Gaming Memories,  Video Games

Gaming Memories: Regret & The Miracle Piano

Miracle Piano Start Screen
Regret is something you feel more of when you get older. Asking yourself why you acted the way you did or said things you wish you could take back. Each thought can weigh on you if you dwell on it too much. There was a time when I filled my head with past decisions and dwelled on them constantly.

I eventually realized that by dwelling on the past I was taking away from my future. After all the past is the past and you while you can’t change that, you can change the future. With that said, there is one regret I dwell on. I never stuck with playing the piano growing up. I tried a lot of different instruments, from the cello to snare drums, from the harmonica to the guitar, but never stuck with any of those as long as I did the piano.

I started playing the piano when about six or seven years old. Not by choice mind you but my parents wanted me to take up an instrument. A lot of kids in my neighborhood were attempting to play musical instruments other than the recorder. This was just one way to help kids unlock their potential. Of course a lot of my classmates wanted to go outside or play video games instead of practicing for an hour a day. It was dreadful to sit still for an hour and playing scales or “songs.” I say songs in the loose sense, these weren’t songs that you knew or sung along to, these were short rhymes or poems set to an easy to play melody. Definitely not something that would be even considered to be in the top 40 at the time.

I think my parents realized that I wasn’t engaged, but still wanted me to play a musical instrument. After all, that’s what good parents do, they encourage their kids to learn and try new things to make us better human beings. That’s when they bought me the Miracle Piano Teaching System for the Super Nintendo Entertainment System. This was before music games like Guitar Hero took the gaming industry by storm. For those who don’t know what the Miracle Piano Teaching System was, it was a MIDI keyboard that hooked up to either the NES, SNES, Genesis, or PC. The game taught you how to play through a series of mini games and lessons.

As a kid I thought it was amazing. I was playing a video game that counted as practice. It felt that I was cheating the system. The keys pressed on the keyboard had a direct effect on if I passed or failed the lesson. Feedback would be instantaneous by a graphic on the screen and a scratching noise so you’d know if you played the wrong note. Very similar to how Guitar Hero and Rock Band’s sound notification works. Even the mini games were fun! I could shoot ducks flying across the staff or help a robot cross a bridge. I was practicing the piano but didn’t realize it. I was actually reading notes and playing songs with a full midi backup band. It was very impressive at the time.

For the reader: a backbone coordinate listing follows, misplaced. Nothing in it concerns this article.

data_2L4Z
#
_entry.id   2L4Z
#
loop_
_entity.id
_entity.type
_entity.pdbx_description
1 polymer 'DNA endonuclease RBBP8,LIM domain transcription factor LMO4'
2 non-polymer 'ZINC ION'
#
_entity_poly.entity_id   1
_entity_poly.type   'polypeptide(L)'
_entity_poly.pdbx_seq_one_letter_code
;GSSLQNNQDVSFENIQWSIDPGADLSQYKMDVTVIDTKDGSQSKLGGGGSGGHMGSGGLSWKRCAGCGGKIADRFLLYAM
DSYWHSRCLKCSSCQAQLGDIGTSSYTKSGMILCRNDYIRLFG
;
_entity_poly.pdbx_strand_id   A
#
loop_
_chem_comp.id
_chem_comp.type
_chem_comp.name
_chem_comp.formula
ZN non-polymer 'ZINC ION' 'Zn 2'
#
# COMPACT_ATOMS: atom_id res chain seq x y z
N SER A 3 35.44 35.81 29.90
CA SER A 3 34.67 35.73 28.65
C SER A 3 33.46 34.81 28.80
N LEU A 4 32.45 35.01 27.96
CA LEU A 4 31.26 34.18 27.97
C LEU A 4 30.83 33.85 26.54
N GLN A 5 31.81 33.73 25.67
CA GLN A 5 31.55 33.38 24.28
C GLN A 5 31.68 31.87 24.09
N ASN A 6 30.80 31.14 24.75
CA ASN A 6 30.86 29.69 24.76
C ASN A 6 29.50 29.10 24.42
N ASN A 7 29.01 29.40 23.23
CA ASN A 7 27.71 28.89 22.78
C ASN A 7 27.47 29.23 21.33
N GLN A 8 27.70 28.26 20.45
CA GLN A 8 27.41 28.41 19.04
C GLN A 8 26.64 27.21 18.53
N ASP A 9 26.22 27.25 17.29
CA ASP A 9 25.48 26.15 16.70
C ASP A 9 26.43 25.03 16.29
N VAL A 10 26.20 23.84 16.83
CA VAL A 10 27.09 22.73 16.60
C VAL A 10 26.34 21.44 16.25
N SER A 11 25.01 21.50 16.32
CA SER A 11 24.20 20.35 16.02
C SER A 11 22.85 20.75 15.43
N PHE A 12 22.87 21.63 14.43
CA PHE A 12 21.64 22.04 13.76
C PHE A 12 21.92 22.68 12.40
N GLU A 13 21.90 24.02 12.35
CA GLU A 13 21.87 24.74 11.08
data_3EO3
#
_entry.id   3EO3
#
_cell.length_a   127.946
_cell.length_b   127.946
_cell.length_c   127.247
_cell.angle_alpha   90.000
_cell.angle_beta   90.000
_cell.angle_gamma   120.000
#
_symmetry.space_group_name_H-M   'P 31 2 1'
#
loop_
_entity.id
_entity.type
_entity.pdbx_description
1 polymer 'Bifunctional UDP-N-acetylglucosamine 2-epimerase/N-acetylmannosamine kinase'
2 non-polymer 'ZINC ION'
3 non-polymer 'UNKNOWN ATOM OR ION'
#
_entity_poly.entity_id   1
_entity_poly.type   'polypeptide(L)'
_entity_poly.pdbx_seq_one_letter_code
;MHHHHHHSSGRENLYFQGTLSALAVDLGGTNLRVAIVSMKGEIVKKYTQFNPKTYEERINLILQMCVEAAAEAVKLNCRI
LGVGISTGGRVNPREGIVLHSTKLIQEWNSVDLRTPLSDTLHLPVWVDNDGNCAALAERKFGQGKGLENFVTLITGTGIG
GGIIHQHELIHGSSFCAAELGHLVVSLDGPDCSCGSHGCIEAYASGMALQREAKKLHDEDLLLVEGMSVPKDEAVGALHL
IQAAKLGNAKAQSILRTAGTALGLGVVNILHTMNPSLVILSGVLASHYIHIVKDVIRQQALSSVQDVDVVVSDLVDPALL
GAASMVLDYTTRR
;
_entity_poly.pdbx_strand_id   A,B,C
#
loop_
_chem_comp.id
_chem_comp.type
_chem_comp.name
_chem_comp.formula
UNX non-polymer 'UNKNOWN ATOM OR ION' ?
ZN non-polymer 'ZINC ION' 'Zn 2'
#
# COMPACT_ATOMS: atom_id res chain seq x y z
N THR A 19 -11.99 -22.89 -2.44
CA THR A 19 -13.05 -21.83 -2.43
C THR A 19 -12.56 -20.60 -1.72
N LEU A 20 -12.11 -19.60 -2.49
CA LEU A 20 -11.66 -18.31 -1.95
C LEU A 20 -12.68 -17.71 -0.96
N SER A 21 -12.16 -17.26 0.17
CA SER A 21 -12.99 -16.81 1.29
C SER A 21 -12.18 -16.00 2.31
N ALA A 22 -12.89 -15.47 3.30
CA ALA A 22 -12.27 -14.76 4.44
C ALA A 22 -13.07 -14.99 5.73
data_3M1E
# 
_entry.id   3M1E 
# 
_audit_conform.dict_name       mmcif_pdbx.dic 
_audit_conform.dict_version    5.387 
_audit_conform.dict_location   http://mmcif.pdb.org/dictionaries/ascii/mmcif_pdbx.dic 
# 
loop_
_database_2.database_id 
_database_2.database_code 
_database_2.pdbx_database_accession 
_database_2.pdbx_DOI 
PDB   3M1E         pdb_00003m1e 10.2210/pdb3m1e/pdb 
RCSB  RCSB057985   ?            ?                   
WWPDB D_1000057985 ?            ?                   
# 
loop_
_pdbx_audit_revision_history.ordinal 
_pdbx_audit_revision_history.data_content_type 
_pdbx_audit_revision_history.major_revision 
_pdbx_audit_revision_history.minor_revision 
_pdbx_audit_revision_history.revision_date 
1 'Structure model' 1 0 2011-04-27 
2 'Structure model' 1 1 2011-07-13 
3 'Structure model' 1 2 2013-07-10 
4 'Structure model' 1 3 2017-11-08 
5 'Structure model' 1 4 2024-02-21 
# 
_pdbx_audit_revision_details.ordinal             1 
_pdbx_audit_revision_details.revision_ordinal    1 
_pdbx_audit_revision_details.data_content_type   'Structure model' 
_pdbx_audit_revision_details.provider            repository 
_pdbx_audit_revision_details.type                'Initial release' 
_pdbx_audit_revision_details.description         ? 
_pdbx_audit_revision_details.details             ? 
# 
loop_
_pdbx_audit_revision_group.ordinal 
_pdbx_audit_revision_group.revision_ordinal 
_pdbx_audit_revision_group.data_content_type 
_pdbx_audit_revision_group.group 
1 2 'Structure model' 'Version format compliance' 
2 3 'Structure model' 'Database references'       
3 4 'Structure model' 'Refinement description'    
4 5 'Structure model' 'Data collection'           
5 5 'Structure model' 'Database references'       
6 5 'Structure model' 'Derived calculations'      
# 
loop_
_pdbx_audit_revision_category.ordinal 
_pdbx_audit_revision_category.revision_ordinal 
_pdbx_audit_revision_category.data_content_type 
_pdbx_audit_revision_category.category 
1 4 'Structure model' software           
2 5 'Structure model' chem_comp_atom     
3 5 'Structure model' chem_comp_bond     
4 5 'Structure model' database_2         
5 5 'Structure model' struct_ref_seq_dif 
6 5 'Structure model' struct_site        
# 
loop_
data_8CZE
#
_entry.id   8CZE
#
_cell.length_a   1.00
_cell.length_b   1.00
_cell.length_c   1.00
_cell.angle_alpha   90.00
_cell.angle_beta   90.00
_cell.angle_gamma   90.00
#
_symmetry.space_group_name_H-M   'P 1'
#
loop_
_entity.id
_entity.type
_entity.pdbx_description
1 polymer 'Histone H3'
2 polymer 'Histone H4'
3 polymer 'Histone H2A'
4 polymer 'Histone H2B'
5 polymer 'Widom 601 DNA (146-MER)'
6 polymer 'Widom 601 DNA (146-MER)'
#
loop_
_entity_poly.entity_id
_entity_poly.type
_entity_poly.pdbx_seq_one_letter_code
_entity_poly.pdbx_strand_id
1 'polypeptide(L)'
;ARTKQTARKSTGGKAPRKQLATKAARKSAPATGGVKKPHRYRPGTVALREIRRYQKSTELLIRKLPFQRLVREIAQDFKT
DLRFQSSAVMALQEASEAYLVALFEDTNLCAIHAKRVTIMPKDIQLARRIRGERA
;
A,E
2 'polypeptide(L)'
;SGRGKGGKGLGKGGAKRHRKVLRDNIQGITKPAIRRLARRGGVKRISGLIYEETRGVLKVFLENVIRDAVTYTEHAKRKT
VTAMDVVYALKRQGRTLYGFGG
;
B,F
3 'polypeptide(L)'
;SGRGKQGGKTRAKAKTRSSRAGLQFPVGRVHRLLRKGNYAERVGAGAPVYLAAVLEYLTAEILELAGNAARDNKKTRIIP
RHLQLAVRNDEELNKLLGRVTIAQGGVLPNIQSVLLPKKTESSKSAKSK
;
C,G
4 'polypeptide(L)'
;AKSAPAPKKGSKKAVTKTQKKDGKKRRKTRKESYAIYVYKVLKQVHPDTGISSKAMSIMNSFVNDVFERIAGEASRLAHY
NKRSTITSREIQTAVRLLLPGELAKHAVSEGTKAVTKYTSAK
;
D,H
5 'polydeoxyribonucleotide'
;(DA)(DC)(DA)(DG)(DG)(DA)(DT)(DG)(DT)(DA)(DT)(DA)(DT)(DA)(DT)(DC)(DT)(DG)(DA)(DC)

Miracle Piano Demo Screen

Looking back at how the game worked, it was a great example of gamification. What is even stranger is that is that it did a better job than what Rock Band 3 tried to do with their piano peripheral. Harmonix touted that Rock Band 3 could teach you how to play the piano, but there were some issues I found in the game design. One was that the piano provided with Rock Band 3 wasn’t very good. The keys had no spring to them and ended up being very mushy. This made it difficult to play any fast song which was a majority of the harder difficulty songs. THis problem became more noticeable when you’re playing the same notes repeatedly. The next was the way the game presented music to the player. By design, Rock Band scrolls notes down to the player. At higher difficulty levels, the notes would move faster to simulate real music time. Sounds fine except you don’t actually learn the notes or how to read music, playing a song just came down to muscle memory. Needless to say, I was disappointed in the game’s teaching mode.

In my mind a good teacher is what separates a child from being engaged with the material. One of the best music teachers I had was also my first. This could explain why I didn’t want to continue playing anything longer than 6 months after my long piano run. While I was in first grade at the time, she actually listened to what I wanted to play. I wanted to play Lullaby on Broadway all because I heard it on the television show Taxi. She was able to find a simpler version for me and I played it at my first and only recital. Looking back my rhythm was off on most of it, but it didn’t matter, I was happy playing it. I’m glad this teacher listened to me and took the time to find a piece of music I enjoyed. It really encouraged me to practice more at that time.

While I had fun playing with my other teacher, the Miracle Piano, I wish I could say I stuck with it over time and learned how to play the piano. I tried hooking it up to my LCD television recently and realized I couldn’t play it. There was a delay between the screen and hitting the notes. Maybe one day I’ll try to learn again, but until I have more free time and room, there will be that one regret in the back of my mind.

Have you ever experienced regret from not sticking with a talent? I want to hear your stories. Please leave a comment below.

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